Wednesday, April 26, 2017

W is for White Bears –Trying to Suppress Your Thoughts May Just Make Matters Worse

Whatever you do, don’t think of a white bear. Do whatever you want and think about whatever you want – Just so long as it isn’t a white bear. Close your eyes and just relax, but don’t think of a white bar.  I imagine, right now, many of those of you reading this are thinking of a certain pale four legged ursidae.  This illustrates the common phenomenon, known as the White Bear Principle.  This principle describes what happens when we try to suppress our thoughts. Once we try to not think of something specific, we often find we think about it all the time.  This paradox can contribute to such problems as post-traumatic stress disorder (PTSD), attention deficit hyperactivity disorder (ADHD), and depression and is one of the hallmarks of obsessive-compulsive disorder (OCD).

In a study by Wegner (2011), two groups of people were told to verbalize their thoughts for five minutes.  One group was told not to think of a white beat, the other group was told they could do so.  All participants were to press a counter each time they thought of the bear.  There was no difference between the groups suggesting that efforts to suppress the thought was not effective.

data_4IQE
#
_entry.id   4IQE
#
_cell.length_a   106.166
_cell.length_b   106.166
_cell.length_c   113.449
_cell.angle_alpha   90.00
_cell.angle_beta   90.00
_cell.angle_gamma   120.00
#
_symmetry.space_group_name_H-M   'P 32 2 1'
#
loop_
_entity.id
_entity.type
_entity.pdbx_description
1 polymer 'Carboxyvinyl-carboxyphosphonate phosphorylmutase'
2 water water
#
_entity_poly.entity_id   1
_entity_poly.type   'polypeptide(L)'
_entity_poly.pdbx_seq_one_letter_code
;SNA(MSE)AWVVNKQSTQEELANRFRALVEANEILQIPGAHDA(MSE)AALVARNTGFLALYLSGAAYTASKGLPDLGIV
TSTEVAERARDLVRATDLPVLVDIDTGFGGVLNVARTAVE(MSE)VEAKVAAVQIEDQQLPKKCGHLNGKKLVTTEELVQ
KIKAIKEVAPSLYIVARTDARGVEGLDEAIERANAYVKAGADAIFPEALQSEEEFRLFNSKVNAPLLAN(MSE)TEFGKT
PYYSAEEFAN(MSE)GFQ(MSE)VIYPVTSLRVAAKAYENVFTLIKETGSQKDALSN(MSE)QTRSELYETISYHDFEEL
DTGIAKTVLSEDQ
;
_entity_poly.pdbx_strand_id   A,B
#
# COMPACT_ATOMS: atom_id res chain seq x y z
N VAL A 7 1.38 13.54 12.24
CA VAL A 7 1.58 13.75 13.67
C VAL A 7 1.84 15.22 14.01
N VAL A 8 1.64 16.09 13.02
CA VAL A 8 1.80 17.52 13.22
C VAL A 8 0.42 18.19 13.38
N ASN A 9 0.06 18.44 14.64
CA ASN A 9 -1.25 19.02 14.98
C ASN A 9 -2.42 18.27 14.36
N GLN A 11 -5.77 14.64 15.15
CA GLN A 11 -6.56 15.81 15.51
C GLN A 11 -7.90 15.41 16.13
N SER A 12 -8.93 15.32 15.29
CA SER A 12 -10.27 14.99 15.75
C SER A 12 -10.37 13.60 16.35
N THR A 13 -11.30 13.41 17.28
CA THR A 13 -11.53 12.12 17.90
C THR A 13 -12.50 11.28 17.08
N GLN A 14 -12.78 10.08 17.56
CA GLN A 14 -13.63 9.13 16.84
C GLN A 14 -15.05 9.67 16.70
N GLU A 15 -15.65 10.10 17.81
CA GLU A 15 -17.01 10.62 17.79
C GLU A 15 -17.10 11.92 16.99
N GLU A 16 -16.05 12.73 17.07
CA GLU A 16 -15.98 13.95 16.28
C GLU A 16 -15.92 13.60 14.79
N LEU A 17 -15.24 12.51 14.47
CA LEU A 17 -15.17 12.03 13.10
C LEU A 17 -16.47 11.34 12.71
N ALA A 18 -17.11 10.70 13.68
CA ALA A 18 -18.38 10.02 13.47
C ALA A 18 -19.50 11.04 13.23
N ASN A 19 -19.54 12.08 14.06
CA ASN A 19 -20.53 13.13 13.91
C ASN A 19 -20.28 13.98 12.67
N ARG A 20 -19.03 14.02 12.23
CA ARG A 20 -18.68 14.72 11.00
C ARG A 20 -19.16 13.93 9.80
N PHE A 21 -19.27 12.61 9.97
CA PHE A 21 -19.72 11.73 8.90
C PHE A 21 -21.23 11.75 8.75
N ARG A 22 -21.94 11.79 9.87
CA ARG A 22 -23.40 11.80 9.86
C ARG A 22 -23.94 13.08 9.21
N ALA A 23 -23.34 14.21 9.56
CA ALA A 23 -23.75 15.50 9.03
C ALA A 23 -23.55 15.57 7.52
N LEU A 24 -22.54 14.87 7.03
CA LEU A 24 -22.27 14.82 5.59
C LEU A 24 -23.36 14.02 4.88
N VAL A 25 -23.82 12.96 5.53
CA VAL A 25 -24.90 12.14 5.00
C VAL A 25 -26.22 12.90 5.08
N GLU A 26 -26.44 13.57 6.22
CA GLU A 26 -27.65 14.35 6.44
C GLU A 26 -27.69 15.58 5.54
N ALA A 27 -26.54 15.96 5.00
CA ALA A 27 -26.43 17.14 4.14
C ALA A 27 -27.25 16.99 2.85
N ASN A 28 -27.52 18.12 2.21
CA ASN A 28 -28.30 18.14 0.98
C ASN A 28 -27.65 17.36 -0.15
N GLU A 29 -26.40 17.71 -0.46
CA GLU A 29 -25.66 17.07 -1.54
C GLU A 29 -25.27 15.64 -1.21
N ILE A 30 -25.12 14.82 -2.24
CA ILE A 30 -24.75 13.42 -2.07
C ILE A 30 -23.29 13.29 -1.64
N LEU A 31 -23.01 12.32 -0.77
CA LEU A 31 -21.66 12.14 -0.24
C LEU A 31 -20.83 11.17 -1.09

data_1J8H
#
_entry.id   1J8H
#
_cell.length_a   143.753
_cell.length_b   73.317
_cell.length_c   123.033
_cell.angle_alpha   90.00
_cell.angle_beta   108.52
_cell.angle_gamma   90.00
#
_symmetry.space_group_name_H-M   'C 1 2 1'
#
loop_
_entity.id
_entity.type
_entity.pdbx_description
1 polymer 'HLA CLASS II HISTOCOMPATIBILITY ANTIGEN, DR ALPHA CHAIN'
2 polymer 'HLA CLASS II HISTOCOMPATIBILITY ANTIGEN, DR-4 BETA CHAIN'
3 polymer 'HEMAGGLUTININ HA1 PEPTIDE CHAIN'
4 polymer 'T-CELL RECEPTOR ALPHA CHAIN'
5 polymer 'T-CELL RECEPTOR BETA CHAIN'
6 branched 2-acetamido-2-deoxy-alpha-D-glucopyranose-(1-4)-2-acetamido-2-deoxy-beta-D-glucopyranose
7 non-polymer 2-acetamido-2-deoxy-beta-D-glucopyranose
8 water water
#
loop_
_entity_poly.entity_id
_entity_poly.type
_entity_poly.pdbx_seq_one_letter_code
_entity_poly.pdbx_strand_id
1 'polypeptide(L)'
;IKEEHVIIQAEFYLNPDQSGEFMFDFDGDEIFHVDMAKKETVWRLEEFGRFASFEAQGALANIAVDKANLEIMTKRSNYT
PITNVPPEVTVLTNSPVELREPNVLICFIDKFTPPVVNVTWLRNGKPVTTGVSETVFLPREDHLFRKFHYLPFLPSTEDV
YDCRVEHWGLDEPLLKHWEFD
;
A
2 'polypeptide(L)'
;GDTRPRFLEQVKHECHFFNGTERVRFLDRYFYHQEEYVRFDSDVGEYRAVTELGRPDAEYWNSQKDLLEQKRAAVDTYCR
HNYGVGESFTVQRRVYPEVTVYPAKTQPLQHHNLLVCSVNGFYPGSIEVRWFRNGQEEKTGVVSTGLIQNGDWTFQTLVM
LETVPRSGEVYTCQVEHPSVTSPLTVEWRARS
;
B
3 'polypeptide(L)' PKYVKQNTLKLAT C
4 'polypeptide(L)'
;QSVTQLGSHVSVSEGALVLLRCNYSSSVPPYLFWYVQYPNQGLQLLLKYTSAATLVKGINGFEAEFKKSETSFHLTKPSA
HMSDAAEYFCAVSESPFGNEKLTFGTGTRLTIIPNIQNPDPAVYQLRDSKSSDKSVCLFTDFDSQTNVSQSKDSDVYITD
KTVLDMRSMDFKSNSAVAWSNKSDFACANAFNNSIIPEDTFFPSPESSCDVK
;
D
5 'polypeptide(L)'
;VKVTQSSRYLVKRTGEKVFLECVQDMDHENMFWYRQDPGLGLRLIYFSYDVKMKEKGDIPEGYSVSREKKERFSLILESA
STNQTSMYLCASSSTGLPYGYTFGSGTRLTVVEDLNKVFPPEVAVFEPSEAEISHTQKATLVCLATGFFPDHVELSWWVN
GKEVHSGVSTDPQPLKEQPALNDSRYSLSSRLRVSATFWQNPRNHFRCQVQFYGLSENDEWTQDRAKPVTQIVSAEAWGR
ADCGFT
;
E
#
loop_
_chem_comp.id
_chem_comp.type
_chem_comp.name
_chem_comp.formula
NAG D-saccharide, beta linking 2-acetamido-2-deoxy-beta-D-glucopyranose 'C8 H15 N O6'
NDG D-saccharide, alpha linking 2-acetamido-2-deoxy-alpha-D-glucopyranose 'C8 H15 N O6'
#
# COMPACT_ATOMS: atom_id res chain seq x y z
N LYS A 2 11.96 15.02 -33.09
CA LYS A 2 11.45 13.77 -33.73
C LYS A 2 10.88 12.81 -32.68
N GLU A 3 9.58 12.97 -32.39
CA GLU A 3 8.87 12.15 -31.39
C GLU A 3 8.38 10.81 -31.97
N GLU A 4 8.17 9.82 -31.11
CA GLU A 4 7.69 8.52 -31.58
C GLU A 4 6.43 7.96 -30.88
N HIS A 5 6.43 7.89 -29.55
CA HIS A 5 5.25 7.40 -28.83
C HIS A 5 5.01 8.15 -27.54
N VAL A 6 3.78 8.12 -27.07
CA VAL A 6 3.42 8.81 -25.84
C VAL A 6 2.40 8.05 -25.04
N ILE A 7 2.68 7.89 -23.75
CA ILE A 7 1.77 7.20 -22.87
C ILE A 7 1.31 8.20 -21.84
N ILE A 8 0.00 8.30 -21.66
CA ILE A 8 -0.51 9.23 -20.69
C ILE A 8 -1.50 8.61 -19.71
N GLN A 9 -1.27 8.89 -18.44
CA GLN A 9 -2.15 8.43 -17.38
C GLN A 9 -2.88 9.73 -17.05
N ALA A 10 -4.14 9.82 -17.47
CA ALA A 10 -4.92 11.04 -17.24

The really interesting thing about this experiment however, was shown in the second part when all subjects were told they could think of the white bear.  Those who had been in the suppression group previously, thought of the bear at a much higher rate than the other subjects.  It appears that the act of suppression can have a rebound effect when the person stops trying to suppress the thought.

This rebound effect has interesting implications for a variety of situations in which we try to suppress our thoughts. Consider someone who is dieting and has a terrible sweet tooth such that they have to constantly tell themselves not to eat their favorite cakes and cookies.  Wegner’s study suggests that if they tell themselves it is okay to cheat a little on a special occasion it is possible they may suddenly have a host of uncontrollable thoughts suggesting that it is okay to indulge which throws off their diet entirely.  A better way of handling thoughts that we want to control may be to use intentional distraction to take our mind off of the thought instead of trying to suppress it.


Wegner, D. M. (2011). Setting free the bears: escape from thought suppression. American Psychologist, 66(8), 671.

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